As Kufuor fired NACOB staffs for aiding Amoateng’s arres.
Whilst ‘the west’ was becoming worried about the growing drug trade in Ghana amidst concerns by critical media and opposition figures about the damage of the country’s reputation on the international front as far as illegal drug was concerned, the Kufuor led NPP government was busily protecting the operations of the drug traffickers.
Wikileaks reports on the US diplomatic cable reveals that the government was rather upset with NACOB for cooperating with the United States government on the case, which resulted in NPP MP Eric Amoateng’s guilty plea and subsequent imprisonment in the U.S.
“Recent conversations with the Narcotics Control Board (NACOB), Ghana Police, and diplomats have revealed little confidence in (NACOB) and GoG efforts to battle the flow of narcotics” the report noted.
According to the report, instead of applauding NACOB for helping to salvaging Ghana’s reputation by helping to arrest a drug barron, Eric Amoateng , the government rather removed all the high ranking officials at post during in the wake of the arrest.
As a result, “no one at NACOB wants to rock the boat, including the new director, Ben Botwe, who lacks experience with narcotics enforcement” .
An undisclosed high ranking official at NACOB confided in the US embassy in Accra that the government of Ghana had officially neutered NACOB since the embarrassing arrest in the U.S. of the NPP MP, Eric Amoateng in 2005.
“This official, who has worked for NACOB for several years, said that the GOG has effectively neutered NACOB since the embarrassing arrest in the U.S. of NPP MP Eric Amoateng in 2005” stated the wikileaks report.
According to the cable,” the Narcotics Control Board (NACOB) under the NPP government appears to have little clear direction or initiative, and one NACOB official told us he suspects some drug barons have penetrated NACOB.
Yet the secretary to the then President Kufuor, told US officials that there was no one he can trust in law enforcement to share sensitive narcotics informantion.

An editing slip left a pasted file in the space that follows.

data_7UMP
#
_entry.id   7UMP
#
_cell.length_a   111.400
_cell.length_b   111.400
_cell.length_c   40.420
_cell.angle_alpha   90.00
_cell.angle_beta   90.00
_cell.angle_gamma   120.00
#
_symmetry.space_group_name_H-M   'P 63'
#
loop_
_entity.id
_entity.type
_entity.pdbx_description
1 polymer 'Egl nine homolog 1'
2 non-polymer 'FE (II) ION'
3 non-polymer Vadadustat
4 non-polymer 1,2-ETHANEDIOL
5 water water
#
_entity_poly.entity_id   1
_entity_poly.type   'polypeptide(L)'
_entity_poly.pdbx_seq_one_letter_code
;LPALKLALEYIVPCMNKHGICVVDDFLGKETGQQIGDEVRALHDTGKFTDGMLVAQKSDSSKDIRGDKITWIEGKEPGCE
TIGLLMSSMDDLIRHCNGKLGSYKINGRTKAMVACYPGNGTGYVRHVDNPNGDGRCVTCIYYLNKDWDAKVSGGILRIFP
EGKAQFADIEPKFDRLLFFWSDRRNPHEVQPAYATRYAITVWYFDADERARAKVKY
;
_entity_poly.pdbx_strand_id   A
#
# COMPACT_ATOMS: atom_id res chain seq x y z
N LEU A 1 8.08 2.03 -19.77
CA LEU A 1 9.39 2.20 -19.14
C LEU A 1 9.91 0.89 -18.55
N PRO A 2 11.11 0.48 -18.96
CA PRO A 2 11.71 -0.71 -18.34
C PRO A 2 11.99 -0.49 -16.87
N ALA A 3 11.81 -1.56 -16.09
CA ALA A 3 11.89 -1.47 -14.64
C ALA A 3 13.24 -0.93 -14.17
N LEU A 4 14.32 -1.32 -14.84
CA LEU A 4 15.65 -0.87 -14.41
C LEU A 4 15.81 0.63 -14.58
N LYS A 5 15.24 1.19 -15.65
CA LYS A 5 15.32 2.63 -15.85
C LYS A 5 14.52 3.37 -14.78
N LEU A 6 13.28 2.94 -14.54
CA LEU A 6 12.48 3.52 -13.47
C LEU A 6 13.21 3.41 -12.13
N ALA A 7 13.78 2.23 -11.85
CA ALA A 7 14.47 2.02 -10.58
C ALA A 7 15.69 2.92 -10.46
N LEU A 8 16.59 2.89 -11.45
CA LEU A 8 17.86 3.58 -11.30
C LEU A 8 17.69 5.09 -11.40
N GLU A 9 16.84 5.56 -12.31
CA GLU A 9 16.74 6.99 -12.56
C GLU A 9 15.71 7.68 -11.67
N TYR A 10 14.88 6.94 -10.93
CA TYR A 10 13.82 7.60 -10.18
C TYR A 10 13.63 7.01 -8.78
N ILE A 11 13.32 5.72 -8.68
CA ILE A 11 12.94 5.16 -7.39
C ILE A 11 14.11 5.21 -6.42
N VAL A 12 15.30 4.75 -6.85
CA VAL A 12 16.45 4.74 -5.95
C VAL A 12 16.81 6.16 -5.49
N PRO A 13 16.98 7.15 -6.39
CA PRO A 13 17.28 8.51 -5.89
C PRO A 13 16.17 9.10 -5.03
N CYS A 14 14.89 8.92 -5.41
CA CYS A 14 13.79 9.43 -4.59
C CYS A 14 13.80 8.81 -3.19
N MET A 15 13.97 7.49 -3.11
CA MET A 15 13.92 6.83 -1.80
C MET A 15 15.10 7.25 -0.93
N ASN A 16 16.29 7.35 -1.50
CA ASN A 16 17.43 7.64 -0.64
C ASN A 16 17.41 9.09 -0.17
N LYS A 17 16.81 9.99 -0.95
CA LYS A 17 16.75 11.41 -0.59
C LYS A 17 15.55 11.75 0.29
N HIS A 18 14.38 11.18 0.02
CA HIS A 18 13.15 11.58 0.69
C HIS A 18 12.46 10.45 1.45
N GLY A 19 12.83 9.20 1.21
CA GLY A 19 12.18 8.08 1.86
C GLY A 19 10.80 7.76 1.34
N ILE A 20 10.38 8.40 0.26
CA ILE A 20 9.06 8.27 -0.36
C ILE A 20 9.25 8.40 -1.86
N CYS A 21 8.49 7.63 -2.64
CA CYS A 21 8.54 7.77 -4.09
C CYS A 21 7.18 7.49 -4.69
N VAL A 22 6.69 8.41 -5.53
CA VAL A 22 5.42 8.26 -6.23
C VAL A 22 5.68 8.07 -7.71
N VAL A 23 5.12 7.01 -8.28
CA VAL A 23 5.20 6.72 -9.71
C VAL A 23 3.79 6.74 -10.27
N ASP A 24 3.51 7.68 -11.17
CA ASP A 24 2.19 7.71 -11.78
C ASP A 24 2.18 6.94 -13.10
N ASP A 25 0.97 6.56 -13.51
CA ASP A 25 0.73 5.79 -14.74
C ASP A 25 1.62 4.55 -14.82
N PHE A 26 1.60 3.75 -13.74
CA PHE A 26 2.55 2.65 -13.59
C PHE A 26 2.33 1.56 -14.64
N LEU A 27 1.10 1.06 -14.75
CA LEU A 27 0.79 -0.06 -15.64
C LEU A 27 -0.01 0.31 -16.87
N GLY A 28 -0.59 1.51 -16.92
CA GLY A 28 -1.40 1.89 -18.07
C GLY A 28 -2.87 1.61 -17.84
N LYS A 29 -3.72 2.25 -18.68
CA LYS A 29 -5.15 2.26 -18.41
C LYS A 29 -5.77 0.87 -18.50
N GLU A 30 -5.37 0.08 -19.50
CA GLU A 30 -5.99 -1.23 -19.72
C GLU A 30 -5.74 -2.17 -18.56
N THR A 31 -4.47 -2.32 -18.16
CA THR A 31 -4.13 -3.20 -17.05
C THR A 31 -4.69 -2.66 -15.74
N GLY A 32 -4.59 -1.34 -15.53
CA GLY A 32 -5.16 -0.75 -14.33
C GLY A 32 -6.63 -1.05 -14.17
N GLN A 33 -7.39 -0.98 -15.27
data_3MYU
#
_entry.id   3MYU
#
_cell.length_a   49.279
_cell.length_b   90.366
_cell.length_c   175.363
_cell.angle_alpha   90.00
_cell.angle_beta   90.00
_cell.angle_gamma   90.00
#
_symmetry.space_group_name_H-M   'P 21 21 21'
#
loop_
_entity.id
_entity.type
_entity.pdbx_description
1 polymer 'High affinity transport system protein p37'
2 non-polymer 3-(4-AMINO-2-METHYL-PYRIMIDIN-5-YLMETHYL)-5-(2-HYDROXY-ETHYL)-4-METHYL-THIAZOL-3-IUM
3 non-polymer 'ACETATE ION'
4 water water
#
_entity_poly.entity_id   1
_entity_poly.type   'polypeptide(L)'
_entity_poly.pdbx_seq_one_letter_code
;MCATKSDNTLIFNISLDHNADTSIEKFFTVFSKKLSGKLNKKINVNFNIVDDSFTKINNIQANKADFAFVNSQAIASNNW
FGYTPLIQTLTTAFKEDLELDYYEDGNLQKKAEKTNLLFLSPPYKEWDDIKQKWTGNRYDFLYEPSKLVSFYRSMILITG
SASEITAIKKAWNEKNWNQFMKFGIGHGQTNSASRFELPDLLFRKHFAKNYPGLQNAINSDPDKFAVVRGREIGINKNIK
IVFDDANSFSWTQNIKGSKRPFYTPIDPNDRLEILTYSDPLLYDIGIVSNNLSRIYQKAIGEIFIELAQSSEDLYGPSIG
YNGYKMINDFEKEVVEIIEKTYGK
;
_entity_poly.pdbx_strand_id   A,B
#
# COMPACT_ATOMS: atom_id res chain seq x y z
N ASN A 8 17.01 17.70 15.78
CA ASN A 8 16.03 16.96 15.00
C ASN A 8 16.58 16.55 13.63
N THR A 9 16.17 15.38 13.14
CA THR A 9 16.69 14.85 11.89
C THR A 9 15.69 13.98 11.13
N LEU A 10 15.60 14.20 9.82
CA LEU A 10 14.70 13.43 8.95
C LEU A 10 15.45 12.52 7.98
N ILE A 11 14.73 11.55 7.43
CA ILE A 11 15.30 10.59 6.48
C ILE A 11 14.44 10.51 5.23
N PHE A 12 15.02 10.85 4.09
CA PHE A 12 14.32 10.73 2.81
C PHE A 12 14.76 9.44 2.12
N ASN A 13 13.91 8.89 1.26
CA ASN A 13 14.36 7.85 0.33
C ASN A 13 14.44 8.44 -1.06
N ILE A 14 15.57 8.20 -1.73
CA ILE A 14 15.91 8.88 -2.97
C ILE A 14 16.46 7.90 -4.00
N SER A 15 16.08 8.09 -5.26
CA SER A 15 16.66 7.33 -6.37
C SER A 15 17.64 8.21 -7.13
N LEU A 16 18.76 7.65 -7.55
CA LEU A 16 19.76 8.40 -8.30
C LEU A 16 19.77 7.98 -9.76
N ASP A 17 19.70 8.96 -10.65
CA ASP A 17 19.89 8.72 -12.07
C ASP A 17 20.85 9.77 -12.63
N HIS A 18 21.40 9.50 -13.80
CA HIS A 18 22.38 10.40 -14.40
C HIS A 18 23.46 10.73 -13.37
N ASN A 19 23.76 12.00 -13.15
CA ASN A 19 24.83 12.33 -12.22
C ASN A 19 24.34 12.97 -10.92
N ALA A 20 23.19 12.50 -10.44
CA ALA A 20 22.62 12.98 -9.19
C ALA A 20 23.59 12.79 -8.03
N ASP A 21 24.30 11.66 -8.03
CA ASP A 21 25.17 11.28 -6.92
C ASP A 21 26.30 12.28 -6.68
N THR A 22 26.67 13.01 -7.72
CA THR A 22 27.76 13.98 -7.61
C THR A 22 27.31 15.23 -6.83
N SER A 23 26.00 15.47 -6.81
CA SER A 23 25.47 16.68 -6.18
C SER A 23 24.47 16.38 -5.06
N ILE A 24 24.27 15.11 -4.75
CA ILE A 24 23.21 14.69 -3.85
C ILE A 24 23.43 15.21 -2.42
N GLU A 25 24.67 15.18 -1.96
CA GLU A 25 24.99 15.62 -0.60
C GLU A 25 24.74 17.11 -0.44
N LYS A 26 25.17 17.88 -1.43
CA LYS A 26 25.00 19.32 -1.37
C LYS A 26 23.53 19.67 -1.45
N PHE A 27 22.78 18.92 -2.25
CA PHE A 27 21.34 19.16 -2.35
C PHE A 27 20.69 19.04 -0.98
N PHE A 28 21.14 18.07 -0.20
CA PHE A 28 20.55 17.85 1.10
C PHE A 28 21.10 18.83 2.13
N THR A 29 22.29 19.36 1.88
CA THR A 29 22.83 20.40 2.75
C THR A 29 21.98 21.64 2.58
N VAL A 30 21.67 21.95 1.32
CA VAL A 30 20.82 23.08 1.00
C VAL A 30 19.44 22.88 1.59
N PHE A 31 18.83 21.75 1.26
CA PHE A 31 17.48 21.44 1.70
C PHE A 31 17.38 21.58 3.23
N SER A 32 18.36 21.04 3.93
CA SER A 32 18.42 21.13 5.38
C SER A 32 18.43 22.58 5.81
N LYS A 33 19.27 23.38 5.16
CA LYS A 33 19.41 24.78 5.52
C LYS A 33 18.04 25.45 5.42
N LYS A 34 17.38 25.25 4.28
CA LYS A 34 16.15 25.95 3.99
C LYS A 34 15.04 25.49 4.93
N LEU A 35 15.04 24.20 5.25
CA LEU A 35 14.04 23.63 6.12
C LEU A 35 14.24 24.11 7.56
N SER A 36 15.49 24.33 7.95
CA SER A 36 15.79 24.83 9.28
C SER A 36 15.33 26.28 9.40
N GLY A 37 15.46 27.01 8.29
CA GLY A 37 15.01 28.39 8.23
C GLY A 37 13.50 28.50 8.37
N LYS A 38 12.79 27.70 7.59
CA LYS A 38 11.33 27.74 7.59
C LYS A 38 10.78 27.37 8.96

So perverse was the government’s inaction that the The British Government was considering ending its successful Operation Westbridge project at the Accra’s international airport”
The cable referenced 07ACCRA2140, noted that “the situation has generated substantial frustration among officials working to combat trafficking, and as one GOG official told us, the GOG must &wake up soon to the narcotics trade before it is too late”.
The report revealed that instead of going after the drug barons, who were known to them, the NPP administration policy was to go after the curriers who were mere messengers.
In a secret conversation with diplomatic officials, the then appointed new NACOB boss disclosed his frustration and his readiness to quit the job.
In a recent conversation with poloff, he suggested he is ready to move on. He has made similar comments to our British colleagues and the senior official at NACOB confirmed these sentiments. Despite his apparent desire to leave, it appears that Botwe will remain for at least another year since he was asked by the President to assume this role.
“The current policy, he said, is to go after couriers, but not the barons who are behind the deals. The official claimed the barons are generally large supporters of the NPP and he suggested that the ruling party has no plans to pursue these individuals even though many of their identities are known”.
The report suggests that as far back as 2005, NACOB was aware that some of the barons have penetrated NACOB by recruiting NACOB officers to keep them informed but the NPP had done nothing to smoke them out.
The deep-throat NACOB official who spoke to the US officials also said that the British, with andOperation Westbridge at the Accra Airport, are the only real forces attempting to apprehend smugglers. Leadership at NACOB is clearly lacking. “Everyone Emboffs spoke with concerning Ben Botwe, the current head of NACOB, had little positive to say. He has spoken frequently about awareness programs, and his comments have changed little since our first meeting with him in June”
In a separate conversation, Alphonse Adu-Amankwah of the Ghana Police, questioned whether the GOG leadership has the political will and human and financial capital to combat the drug trade. He said the GOG must wake up and recognize the severity of the problem. He also said he has repeatedly warned GOG officials of the ever-increasing narcotics flow but said they do not listen. The politicians, he said, do not realize the level of violence and crime that will occur should the drug trade continue to increase. He also noted that the GOG is creating a new unit to focus on the drug trade.